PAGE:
I travel a lot and one of the great things about these journeys is that I meet extraordinary people who inspire me. Because of their humble intentions I feel they could use some extra attention and this is why I have decided to write about them here on the Fabula Lignarius blog.
Jeremy Brodbeck is a Breton shipwright who converted from using modern power tools to working strictly by hand and left the electric machinery aside. Choosing this path in today’s modern society is a bold decision but he is clearly someone who follows his heart and believes this will take him to his goal. What follows is based on the conversations we had.
“I quit school when I was 17 and because I wanted to be a carpenter I applied at the Association des Compagnon. During the application interview I quickly realized that this was not going to work for me and turned around to find my own way.”
The nature of the organization and it’s strictness were not compatible with his free spirited-mind and he decided to follow his own path instead. It was choosing the difficult and long trail instead of the more or less paved road that comes with a structured apprenticeship.
Initially it took him some time to find the training that he was looking for but after only nine months of training as a shipwright he was already hired to work on commercial fishing boats which he continued to do for several years. The choice to become a shipwright was obvious to him since he was under the impression that in this trade there was still a lot of work being realized with hand tools.
Unfortunately he experienced the economic reality of our modern time and was expected by his employer to use power tools to get the job done. This led him to grind his teeth out of frustration when he realized that handtools where not considered a mandatory part of a shipwrights toolkit anymore. Not being able to take peace with the noisy power tool approach he decided to move on once more and became an independent carpenter. He now had the freedom to work in the traditional way he prefers, mostly with hand tools. Today Jeremy also does timberframing, green woodworking and joinery since this enables him to attract more work then the limited pool of potential boatbuilding work.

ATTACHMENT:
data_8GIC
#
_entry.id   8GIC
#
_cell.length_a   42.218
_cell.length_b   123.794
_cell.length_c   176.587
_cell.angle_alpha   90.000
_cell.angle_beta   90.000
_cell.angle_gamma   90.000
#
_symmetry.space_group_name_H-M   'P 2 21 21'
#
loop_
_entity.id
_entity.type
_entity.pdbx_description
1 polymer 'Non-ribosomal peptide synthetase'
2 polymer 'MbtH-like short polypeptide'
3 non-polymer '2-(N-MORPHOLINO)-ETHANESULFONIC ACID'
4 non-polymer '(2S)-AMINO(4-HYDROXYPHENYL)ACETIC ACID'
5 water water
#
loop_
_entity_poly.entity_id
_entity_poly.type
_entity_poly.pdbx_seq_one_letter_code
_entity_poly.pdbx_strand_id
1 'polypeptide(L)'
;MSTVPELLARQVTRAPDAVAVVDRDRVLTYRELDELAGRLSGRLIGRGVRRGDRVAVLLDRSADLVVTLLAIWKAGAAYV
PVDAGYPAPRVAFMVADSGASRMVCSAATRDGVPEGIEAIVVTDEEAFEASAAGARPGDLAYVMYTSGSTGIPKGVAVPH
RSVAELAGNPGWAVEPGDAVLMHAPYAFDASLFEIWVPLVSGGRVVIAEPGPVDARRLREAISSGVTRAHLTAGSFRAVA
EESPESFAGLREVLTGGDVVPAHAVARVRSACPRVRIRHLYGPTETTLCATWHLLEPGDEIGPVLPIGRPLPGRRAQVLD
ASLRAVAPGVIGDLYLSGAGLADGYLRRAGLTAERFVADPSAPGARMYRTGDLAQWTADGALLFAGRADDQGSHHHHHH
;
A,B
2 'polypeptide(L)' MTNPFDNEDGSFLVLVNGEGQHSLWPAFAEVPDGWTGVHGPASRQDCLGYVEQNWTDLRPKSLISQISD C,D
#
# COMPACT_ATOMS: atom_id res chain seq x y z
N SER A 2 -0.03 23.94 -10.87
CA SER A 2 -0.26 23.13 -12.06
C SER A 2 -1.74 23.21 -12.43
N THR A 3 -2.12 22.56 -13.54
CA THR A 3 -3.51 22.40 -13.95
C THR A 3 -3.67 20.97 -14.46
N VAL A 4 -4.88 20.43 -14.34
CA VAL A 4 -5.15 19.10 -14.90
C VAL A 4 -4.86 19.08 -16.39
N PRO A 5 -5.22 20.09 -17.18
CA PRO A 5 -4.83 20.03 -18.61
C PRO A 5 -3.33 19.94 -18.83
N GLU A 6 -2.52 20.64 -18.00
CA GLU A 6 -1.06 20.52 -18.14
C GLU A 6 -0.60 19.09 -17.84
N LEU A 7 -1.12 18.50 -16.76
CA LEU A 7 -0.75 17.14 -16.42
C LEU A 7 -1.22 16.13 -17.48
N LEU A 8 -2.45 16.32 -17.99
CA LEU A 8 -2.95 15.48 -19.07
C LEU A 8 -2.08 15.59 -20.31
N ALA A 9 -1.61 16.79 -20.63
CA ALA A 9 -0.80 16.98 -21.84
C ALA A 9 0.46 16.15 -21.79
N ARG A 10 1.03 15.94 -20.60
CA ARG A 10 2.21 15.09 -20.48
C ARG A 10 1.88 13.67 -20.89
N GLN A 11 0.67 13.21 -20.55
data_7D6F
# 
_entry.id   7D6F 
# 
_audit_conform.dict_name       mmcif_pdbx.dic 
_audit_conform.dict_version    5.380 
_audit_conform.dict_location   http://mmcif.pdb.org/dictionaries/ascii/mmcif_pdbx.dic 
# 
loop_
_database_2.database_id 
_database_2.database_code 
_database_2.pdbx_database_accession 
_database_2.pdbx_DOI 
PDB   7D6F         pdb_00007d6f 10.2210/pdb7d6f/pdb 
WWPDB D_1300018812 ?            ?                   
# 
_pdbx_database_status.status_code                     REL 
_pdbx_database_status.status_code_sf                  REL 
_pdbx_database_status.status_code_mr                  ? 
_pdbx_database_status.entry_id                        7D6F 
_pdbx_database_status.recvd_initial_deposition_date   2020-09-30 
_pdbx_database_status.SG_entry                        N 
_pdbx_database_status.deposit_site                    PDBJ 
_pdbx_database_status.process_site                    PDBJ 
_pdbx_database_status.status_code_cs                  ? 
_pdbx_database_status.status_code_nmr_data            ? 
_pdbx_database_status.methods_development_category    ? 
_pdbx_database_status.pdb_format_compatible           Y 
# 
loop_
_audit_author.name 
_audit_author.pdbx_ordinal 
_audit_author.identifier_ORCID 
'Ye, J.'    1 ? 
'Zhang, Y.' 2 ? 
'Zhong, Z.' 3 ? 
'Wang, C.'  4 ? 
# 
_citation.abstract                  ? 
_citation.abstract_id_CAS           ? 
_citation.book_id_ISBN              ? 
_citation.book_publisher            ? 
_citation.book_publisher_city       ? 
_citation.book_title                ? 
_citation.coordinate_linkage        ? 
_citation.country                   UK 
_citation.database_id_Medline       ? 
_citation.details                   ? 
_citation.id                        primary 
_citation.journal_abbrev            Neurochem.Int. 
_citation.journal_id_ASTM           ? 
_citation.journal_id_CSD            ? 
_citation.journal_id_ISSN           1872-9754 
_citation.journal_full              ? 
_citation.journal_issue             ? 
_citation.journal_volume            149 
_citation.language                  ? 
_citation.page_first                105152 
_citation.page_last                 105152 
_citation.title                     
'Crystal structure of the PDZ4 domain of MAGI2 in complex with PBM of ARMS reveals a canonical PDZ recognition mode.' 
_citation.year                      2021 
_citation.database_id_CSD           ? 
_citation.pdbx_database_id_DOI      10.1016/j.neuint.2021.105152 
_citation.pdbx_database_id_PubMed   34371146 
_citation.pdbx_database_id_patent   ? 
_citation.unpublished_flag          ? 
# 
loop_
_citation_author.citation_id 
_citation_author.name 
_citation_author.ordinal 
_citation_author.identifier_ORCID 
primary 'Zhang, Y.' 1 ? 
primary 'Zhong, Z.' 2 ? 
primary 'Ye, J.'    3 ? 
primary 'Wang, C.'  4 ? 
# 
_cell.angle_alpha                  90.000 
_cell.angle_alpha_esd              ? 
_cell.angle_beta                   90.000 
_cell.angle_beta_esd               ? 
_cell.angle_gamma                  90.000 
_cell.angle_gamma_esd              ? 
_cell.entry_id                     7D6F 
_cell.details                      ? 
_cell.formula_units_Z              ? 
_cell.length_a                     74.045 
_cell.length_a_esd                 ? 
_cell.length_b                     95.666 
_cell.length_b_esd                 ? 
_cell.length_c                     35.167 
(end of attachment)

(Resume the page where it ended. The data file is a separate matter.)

He tells me it is not always easy to make a living and support his family like this but so far he succeeded. Trying to work in the way he chooses means a lot to him and it takes continuous effort to keep these traditions alive and eventually pass them on to the next generations.
“I want to take up the responsibility to rediscover the original methods and skills of woodworking and maybe one day be able to pass them on.”
It is noble to train yourself to pass on what you have learned, the practice of carpentry becomes a heirloom worth nursing, not just for yourself but for the generations to come.
According to Jeremy one of the problems with shipwrighting is that there have been too many trade secrets. This was a good thing in the past when there was a lot of competition and where you had to secure your work. Today we are in very different situation and many trades and traditional crafts have become extinct already. To preserve what is left we need exactly the opposite and try to transcend our ego and share as much knowledge as we can in order to keep our craft alive.
“Just like in life there are no secrets in carpentry, you can tell everyone anything you know. If you share your trade knowledge with an idiot it will go in and out, it won’t stick and he will do nothing with it. Share your knowledge with a talented soul and he will use it to his advantage and in the best case become better than you. He might raise the standard of our craft and inspire others to do the same. That is true progression…”
If you are interested in quality carpentry made entirely by hand visit his website here. By hiring Jeremy you invest in much more than the structure you commission him to make.